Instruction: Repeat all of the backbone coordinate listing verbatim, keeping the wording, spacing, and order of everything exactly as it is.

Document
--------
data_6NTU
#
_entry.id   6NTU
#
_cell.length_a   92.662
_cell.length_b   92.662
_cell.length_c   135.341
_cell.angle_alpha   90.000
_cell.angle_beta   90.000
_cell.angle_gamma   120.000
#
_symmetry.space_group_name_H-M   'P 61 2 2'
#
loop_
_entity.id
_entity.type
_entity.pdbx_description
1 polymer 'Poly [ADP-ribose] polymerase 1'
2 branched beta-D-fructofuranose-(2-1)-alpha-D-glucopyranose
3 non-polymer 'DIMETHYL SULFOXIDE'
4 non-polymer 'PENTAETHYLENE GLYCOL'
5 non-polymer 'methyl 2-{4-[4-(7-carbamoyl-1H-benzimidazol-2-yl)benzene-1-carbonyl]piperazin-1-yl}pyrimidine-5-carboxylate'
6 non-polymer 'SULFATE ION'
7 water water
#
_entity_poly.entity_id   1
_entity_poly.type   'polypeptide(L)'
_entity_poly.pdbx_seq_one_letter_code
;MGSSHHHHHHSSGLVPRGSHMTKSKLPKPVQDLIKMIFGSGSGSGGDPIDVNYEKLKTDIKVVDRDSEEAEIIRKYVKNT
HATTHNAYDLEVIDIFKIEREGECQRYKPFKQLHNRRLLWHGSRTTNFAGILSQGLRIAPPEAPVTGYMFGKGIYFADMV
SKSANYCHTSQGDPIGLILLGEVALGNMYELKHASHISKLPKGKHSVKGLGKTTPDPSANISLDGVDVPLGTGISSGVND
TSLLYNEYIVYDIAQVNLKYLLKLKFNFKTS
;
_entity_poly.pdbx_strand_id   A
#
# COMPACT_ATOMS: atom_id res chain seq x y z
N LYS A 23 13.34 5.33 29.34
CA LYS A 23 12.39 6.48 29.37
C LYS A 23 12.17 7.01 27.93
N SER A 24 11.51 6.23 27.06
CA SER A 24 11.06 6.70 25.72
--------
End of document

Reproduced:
data_6NTU
#
_entry.id   6NTU
#
_cell.length_a   92.662
_cell.length_b   92.662
_cell.length_c   135.341
_cell.angle_alpha   90.000
_cell.angle_beta   90.000
_cell.angle_gamma   120.000
#
_symmetry.space_group_name_H-M   'P 61 2 2'
#
loop_
_entity.id
_entity.type
_entity.pdbx_description
1 polymer 'Poly [ADP-ribose] polymerase 1'
2 branched beta-D-fructofuranose-(2-1)-alpha-D-glucopyranose
3 non-polymer 'DIMETHYL SULFOXIDE'
4 non-polymer 'PENTAETHYLENE GLYCOL'
5 non-polymer 'methyl 2-{4-[4-(7-carbamoyl-1H-benzimidazol-2-yl)benzene-1-carbonyl]piperazin-1-yl}pyrimidine-5-carboxylate'
6 non-polymer 'SULFATE ION'
7 water water
#
_entity_poly.entity_id   1
_entity_poly.type   'polypeptide(L)'
_entity_poly.pdbx_seq_one_letter_code
;MGSSHHHHHHSSGLVPRGSHMTKSKLPKPVQDLIKMIFGSGSGSGGDPIDVNYEKLKTDIKVVDRDSEEAEIIRKYVKNT
HATTHNAYDLEVIDIFKIEREGECQRYKPFKQLHNRRLLWHGSRTTNFAGILSQGLRIAPPEAPVTGYMFGKGIYFADMV
SKSANYCHTSQGDPIGLILLGEVALGNMYELKHASHISKLPKGKHSVKGLGKTTPDPSANISLDGVDVPLGTGISSGVND
TSLLYNEYIVYDIAQVNLKYLLKLKFNFKTS
;
_entity_poly.pdbx_strand_id   A
#
# COMPACT_ATOMS: atom_id res chain seq x y z
N LYS A 23 13.34 5.33 29.34
CA LYS A 23 12.39 6.48 29.37
C LYS A 23 12.17 7.01 27.93
N SER A 24 11.51 6.23 27.06
CA SER A 24 11.06 6.70 25.72